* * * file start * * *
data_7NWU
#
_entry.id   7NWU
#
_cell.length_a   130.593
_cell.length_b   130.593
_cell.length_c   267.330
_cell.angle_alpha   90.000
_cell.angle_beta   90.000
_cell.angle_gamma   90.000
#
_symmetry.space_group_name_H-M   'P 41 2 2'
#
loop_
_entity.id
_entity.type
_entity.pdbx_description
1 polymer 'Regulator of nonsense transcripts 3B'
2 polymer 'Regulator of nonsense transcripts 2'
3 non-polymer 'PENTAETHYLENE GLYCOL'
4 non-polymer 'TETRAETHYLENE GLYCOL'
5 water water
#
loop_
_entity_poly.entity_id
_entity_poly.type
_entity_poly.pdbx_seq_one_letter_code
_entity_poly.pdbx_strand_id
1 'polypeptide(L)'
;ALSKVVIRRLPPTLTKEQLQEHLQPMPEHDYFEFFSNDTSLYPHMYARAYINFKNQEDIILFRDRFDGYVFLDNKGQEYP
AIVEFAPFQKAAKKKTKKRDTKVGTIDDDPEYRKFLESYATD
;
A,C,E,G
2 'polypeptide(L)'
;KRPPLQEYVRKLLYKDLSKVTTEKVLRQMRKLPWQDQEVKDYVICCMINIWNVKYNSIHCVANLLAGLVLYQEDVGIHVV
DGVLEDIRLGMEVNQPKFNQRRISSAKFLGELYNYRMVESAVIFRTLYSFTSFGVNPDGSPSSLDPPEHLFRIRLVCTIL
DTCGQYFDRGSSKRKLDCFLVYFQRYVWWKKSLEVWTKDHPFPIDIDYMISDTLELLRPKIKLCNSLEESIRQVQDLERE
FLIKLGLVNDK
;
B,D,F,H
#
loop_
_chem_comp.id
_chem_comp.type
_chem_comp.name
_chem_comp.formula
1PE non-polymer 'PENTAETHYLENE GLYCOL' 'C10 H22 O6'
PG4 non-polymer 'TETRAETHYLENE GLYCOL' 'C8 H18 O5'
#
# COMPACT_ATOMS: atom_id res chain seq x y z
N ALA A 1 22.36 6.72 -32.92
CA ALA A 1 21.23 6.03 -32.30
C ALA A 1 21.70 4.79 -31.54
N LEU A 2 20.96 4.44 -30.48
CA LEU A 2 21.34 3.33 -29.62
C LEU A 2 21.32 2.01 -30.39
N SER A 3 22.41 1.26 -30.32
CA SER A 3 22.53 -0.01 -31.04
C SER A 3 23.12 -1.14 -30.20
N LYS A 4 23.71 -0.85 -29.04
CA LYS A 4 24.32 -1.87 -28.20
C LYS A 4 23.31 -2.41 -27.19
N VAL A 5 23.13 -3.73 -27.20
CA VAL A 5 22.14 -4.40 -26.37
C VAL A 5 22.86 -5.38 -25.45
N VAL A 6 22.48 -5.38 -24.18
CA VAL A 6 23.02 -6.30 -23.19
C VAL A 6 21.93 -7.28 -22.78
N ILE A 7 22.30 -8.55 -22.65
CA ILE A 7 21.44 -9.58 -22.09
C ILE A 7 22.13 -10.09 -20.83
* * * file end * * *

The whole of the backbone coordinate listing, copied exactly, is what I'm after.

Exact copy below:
data_7NWU
#
_entry.id   7NWU
#
_cell.length_a   130.593
_cell.length_b   130.593
_cell.length_c   267.330
_cell.angle_alpha   90.000
_cell.angle_beta   90.000
_cell.angle_gamma   90.000
#
_symmetry.space_group_name_H-M   'P 41 2 2'
#
loop_
_entity.id
_entity.type
_entity.pdbx_description
1 polymer 'Regulator of nonsense transcripts 3B'
2 polymer 'Regulator of nonsense transcripts 2'
3 non-polymer 'PENTAETHYLENE GLYCOL'
4 non-polymer 'TETRAETHYLENE GLYCOL'
5 water water
#
loop_
_entity_poly.entity_id
_entity_poly.type
_entity_poly.pdbx_seq_one_letter_code
_entity_poly.pdbx_strand_id
1 'polypeptide(L)'
;ALSKVVIRRLPPTLTKEQLQEHLQPMPEHDYFEFFSNDTSLYPHMYARAYINFKNQEDIILFRDRFDGYVFLDNKGQEYP
AIVEFAPFQKAAKKKTKKRDTKVGTIDDDPEYRKFLESYATD
;
A,C,E,G
2 'polypeptide(L)'
;KRPPLQEYVRKLLYKDLSKVTTEKVLRQMRKLPWQDQEVKDYVICCMINIWNVKYNSIHCVANLLAGLVLYQEDVGIHVV
DGVLEDIRLGMEVNQPKFNQRRISSAKFLGELYNYRMVESAVIFRTLYSFTSFGVNPDGSPSSLDPPEHLFRIRLVCTIL
DTCGQYFDRGSSKRKLDCFLVYFQRYVWWKKSLEVWTKDHPFPIDIDYMISDTLELLRPKIKLCNSLEESIRQVQDLERE
FLIKLGLVNDK
;
B,D,F,H
#
loop_
_chem_comp.id
_chem_comp.type
_chem_comp.name
_chem_comp.formula
1PE non-polymer 'PENTAETHYLENE GLYCOL' 'C10 H22 O6'
PG4 non-polymer 'TETRAETHYLENE GLYCOL' 'C8 H18 O5'
#
# COMPACT_ATOMS: atom_id res chain seq x y z
N ALA A 1 22.36 6.72 -32.92
CA ALA A 1 21.23 6.03 -32.30
C ALA A 1 21.70 4.79 -31.54
N LEU A 2 20.96 4.44 -30.48
CA LEU A 2 21.34 3.33 -29.62
C LEU A 2 21.32 2.01 -30.39
N SER A 3 22.41 1.26 -30.32
CA SER A 3 22.53 -0.01 -31.04
C SER A 3 23.12 -1.14 -30.20
N LYS A 4 23.71 -0.85 -29.04
CA LYS A 4 24.32 -1.87 -28.20
C LYS A 4 23.31 -2.41 -27.19
N VAL A 5 23.13 -3.73 -27.20
CA VAL A 5 22.14 -4.40 -26.37
C VAL A 5 22.86 -5.38 -25.45
N VAL A 6 22.48 -5.38 -24.18
CA VAL A 6 23.02 -6.30 -23.19
C VAL A 6 21.93 -7.28 -22.78
N ILE A 7 22.30 -8.55 -22.65
CA ILE A 7 21.44 -9.58 -22.09
C ILE A 7 22.13 -10.09 -20.83